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CIA Secretly Collected ‘Bulk’ Data on American Citizens, Senators Say

Bloomberg logo Bloomberg 2/11/2022 Justin Sink and John Harney
The seal of the Central Intelligence Agency is displayed in the foyer of the original headquarters building in Langley, Virginia, U.S. © Bloomberg The seal of the Central Intelligence Agency is displayed in the foyer of the original headquarters building in Langley, Virginia, U.S.

(Bloomberg) -- Two U.S. senators said the Central Intelligence Agency has been secretly collecting “bulk” information on American citizens without congressional oversight. 

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The senators, Ron Wyden of Oregon and Martin Heinrich of New Mexico, expressed alarm in an April 13 letter to Avril Haines, the director of National Intelligence and William Burns, the director of the CIA. 

The agency said the programs involved “counterterrorism intelligence-related activities” that operated under Executive Order 12333. It also announced that portions of reports on the programs were being declassified, according to a statement on Thursday. 

The senators, members of the Intelligence Committee, say that the agency “has conducted its own bulk program” and “has done so outside the statutory framework that Congress and the public believe govern this collection.” The letter, which was heavily redacted, did not indicate how long, exactly, the surveillance had unfolded, how widespread it had been, or what sort of information was collected and from whom.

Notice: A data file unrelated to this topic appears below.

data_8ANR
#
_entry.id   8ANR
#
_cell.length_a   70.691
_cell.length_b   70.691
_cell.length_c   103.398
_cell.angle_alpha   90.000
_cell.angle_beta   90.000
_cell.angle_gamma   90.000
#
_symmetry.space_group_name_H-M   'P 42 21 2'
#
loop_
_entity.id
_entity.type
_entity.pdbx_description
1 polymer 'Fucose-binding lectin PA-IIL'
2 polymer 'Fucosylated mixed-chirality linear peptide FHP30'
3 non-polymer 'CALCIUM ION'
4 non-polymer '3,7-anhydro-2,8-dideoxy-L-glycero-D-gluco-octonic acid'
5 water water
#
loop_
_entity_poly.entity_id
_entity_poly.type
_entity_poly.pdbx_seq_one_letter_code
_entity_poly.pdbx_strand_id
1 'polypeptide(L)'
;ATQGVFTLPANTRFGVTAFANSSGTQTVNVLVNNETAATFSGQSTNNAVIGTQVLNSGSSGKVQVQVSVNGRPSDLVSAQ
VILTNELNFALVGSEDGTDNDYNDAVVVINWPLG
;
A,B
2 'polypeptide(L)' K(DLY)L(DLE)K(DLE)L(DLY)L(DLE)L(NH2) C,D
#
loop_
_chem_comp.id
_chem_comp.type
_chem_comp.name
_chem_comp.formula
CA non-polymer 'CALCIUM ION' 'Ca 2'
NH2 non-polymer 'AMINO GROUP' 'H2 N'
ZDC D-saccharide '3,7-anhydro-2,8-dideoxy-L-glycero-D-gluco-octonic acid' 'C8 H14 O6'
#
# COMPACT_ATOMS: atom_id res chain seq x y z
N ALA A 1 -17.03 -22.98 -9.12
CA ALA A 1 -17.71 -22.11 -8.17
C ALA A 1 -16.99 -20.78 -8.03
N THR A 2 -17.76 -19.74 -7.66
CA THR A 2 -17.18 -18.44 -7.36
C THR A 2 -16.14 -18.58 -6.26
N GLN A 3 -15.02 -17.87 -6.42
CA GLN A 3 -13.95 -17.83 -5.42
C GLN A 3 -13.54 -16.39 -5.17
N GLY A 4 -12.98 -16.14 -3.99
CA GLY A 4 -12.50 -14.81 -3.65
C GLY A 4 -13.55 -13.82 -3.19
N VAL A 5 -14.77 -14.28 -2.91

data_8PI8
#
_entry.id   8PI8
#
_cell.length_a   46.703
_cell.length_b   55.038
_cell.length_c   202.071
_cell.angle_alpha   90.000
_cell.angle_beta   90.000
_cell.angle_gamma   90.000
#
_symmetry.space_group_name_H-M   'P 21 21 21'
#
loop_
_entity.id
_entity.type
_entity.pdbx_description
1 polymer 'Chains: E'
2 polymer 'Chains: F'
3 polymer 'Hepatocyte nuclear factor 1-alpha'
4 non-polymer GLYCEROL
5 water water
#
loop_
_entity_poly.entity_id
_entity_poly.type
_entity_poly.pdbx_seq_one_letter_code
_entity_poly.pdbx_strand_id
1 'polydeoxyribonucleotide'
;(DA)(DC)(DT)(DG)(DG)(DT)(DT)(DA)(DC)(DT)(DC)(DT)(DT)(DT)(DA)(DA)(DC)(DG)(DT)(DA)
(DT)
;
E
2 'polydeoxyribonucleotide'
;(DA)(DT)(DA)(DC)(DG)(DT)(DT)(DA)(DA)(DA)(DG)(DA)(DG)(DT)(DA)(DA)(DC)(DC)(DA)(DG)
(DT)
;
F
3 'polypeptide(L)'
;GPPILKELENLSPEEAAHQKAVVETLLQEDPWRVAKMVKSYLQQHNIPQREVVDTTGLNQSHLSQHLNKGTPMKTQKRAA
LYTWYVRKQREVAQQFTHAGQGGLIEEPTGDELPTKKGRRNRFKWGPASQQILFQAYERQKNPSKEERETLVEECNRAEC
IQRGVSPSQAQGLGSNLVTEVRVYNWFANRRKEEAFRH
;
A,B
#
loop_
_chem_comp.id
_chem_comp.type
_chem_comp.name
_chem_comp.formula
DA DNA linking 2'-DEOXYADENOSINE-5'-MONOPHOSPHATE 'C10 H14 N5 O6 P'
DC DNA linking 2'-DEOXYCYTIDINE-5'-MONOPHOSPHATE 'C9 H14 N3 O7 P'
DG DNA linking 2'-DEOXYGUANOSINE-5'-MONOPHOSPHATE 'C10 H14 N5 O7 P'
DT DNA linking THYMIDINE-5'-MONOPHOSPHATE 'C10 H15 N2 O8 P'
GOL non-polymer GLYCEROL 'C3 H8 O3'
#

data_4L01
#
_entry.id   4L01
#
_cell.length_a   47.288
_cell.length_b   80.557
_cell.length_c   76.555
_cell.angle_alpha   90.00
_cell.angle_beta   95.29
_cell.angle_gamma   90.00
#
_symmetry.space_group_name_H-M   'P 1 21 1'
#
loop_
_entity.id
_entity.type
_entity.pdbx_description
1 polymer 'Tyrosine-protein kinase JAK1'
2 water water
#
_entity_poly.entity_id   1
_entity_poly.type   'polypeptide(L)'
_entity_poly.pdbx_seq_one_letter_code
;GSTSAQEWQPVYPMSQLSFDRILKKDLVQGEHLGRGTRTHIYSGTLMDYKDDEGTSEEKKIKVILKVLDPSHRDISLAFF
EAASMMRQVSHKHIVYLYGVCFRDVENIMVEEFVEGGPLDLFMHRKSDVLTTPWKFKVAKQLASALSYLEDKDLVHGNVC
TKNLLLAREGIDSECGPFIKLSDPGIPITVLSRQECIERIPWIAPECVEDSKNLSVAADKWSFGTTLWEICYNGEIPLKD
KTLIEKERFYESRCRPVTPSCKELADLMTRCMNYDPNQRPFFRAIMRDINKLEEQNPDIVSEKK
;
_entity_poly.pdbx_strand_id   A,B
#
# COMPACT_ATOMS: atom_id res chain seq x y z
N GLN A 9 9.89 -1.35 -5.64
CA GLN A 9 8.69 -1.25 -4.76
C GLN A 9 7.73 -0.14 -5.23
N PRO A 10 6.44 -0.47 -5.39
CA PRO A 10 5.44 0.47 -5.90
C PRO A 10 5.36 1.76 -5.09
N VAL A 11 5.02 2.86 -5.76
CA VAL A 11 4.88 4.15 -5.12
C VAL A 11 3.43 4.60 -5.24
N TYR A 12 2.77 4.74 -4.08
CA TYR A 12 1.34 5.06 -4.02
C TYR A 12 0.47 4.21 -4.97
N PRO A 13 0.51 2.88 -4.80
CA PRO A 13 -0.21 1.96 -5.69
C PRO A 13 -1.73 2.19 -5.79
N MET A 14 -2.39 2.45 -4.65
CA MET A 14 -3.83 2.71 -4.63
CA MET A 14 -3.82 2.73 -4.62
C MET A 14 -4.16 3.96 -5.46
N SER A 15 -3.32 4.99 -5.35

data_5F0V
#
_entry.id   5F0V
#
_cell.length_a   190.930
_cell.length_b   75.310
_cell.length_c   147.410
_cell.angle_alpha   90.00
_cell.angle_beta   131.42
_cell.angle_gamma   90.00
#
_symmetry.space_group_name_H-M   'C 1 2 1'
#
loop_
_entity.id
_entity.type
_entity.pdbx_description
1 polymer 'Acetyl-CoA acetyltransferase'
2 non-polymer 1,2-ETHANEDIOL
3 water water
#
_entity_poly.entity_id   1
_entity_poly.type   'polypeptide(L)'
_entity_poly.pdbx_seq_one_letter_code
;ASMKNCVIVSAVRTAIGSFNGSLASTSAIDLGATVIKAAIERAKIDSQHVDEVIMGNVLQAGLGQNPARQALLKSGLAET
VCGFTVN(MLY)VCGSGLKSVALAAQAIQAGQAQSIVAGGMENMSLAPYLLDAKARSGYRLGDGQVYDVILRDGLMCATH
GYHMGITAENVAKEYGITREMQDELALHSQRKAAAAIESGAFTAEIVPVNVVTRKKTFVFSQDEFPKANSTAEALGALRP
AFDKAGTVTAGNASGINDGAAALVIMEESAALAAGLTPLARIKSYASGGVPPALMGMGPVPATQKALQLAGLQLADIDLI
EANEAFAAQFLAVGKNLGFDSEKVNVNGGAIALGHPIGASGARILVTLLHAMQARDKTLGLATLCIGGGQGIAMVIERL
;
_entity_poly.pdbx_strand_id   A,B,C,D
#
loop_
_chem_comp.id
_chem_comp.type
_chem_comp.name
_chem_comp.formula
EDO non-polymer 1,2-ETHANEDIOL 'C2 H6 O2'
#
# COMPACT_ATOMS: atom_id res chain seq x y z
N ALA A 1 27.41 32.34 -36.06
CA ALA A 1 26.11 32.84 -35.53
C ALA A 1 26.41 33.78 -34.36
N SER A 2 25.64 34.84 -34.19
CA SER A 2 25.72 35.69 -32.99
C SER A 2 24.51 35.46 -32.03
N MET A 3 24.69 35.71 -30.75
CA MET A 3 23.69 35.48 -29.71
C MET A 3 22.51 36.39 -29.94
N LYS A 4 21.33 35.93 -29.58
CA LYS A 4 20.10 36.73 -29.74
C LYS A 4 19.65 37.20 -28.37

Wyden and Heinrich, who had asked about the amount of data collected and the circumstances of its storage and dissemination, said the program or programs didn’t have the oversight safeguards of the Foreign Intelligence Surveillance Act, or FISA, which governs tracking of people suspected of being involved in terrorism or espionage.  


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Until a report was delivered last March, the senators said the “the nature and full extent of the CIA’s collection was withheld even from the Senate Select Committee on Intelligence.”

The White House did not immediately respond to a request for comment Thursday night.  

In the two-page statement on Thursday, the CIA said it keeps the Intelligence panel up to speed on its programs and “all CIA officers have a solemn obligation to protect the privacy and civil liberties of Americans.” Declassified reviews covered the years 2015 to 2021, the agency added. 

“CIA recognizes and takes very seriously our obligation to respect the privacy and civil liberties of US persons in the conduct of our vital national security mission, and conducts our activities, including collection activities, in compliance with U.S. law, Executive Order 12333, and our Attorney General guidelines,” Kristi Scott, CIA’s privacy and civil liberties officer, said in an e-mailed statement. “CIA is committed to transparency consistent with our obligation to protect intelligence sources and methods.”

Sean Vitka, senior policy council of the advocacy group Demand Progress, said in a statement that “despite years of congressional and public outcry against warrantless mass surveillance of people in the United States, the CIA has been hiding bulk spying programs, infringing on the rights of literally every American, and completely evading the the oversight of Congress and the courts.”      

(Adds CIA statement in ninth paragraph)

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